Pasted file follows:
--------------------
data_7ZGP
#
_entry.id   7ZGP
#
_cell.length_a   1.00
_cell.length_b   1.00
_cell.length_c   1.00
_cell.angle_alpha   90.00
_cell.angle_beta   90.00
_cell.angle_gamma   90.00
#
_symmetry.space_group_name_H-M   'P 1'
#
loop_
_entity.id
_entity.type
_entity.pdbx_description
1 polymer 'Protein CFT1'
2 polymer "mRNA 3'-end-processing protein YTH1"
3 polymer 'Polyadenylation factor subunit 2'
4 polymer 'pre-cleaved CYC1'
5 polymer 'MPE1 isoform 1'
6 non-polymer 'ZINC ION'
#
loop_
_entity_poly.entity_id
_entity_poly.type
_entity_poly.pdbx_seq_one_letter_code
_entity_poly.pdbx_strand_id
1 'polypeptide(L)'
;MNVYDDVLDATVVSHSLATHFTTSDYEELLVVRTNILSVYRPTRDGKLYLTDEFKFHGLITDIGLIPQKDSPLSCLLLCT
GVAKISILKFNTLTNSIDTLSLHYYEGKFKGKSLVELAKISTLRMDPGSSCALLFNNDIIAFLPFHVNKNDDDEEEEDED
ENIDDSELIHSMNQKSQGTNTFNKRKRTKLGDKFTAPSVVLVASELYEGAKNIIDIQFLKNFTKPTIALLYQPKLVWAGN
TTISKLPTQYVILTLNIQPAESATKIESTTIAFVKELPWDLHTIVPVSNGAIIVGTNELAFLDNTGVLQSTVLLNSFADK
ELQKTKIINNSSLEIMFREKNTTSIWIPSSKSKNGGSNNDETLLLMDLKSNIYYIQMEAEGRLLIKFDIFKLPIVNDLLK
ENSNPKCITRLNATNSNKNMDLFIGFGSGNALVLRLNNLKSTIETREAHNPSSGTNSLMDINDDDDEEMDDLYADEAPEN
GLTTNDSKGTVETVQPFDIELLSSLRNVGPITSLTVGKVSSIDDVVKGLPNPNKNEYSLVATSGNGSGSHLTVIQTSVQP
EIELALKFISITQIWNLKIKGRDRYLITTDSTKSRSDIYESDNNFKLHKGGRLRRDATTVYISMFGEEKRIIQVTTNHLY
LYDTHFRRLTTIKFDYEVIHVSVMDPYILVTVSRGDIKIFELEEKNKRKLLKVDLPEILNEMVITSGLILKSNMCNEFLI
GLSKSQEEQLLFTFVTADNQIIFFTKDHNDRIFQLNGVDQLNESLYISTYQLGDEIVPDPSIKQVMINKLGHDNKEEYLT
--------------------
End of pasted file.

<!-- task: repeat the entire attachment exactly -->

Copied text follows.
data_7ZGP
#
_entry.id   7ZGP
#
_cell.length_a   1.00
_cell.length_b   1.00
_cell.length_c   1.00
_cell.angle_alpha   90.00
_cell.angle_beta   90.00
_cell.angle_gamma   90.00
#
_symmetry.space_group_name_H-M   'P 1'
#
loop_
_entity.id
_entity.type
_entity.pdbx_description
1 polymer 'Protein CFT1'
2 polymer "mRNA 3'-end-processing protein YTH1"
3 polymer 'Polyadenylation factor subunit 2'
4 polymer 'pre-cleaved CYC1'
5 polymer 'MPE1 isoform 1'
6 non-polymer 'ZINC ION'
#
loop_
_entity_poly.entity_id
_entity_poly.type
_entity_poly.pdbx_seq_one_letter_code
_entity_poly.pdbx_strand_id
1 'polypeptide(L)'
;MNVYDDVLDATVVSHSLATHFTTSDYEELLVVRTNILSVYRPTRDGKLYLTDEFKFHGLITDIGLIPQKDSPLSCLLLCT
GVAKISILKFNTLTNSIDTLSLHYYEGKFKGKSLVELAKISTLRMDPGSSCALLFNNDIIAFLPFHVNKNDDDEEEEDED
ENIDDSELIHSMNQKSQGTNTFNKRKRTKLGDKFTAPSVVLVASELYEGAKNIIDIQFLKNFTKPTIALLYQPKLVWAGN
TTISKLPTQYVILTLNIQPAESATKIESTTIAFVKELPWDLHTIVPVSNGAIIVGTNELAFLDNTGVLQSTVLLNSFADK
ELQKTKIINNSSLEIMFREKNTTSIWIPSSKSKNGGSNNDETLLLMDLKSNIYYIQMEAEGRLLIKFDIFKLPIVNDLLK
ENSNPKCITRLNATNSNKNMDLFIGFGSGNALVLRLNNLKSTIETREAHNPSSGTNSLMDINDDDDEEMDDLYADEAPEN
GLTTNDSKGTVETVQPFDIELLSSLRNVGPITSLTVGKVSSIDDVVKGLPNPNKNEYSLVATSGNGSGSHLTVIQTSVQP
EIELALKFISITQIWNLKIKGRDRYLITTDSTKSRSDIYESDNNFKLHKGGRLRRDATTVYISMFGEEKRIIQVTTNHLY
LYDTHFRRLTTIKFDYEVIHVSVMDPYILVTVSRGDIKIFELEEKNKRKLLKVDLPEILNEMVITSGLILKSNMCNEFLI
GLSKSQEEQLLFTFVTADNQIIFFTKDHNDRIFQLNGVDQLNESLYISTYQLGDEIVPDPSIKQVMINKLGHDNKEEYLT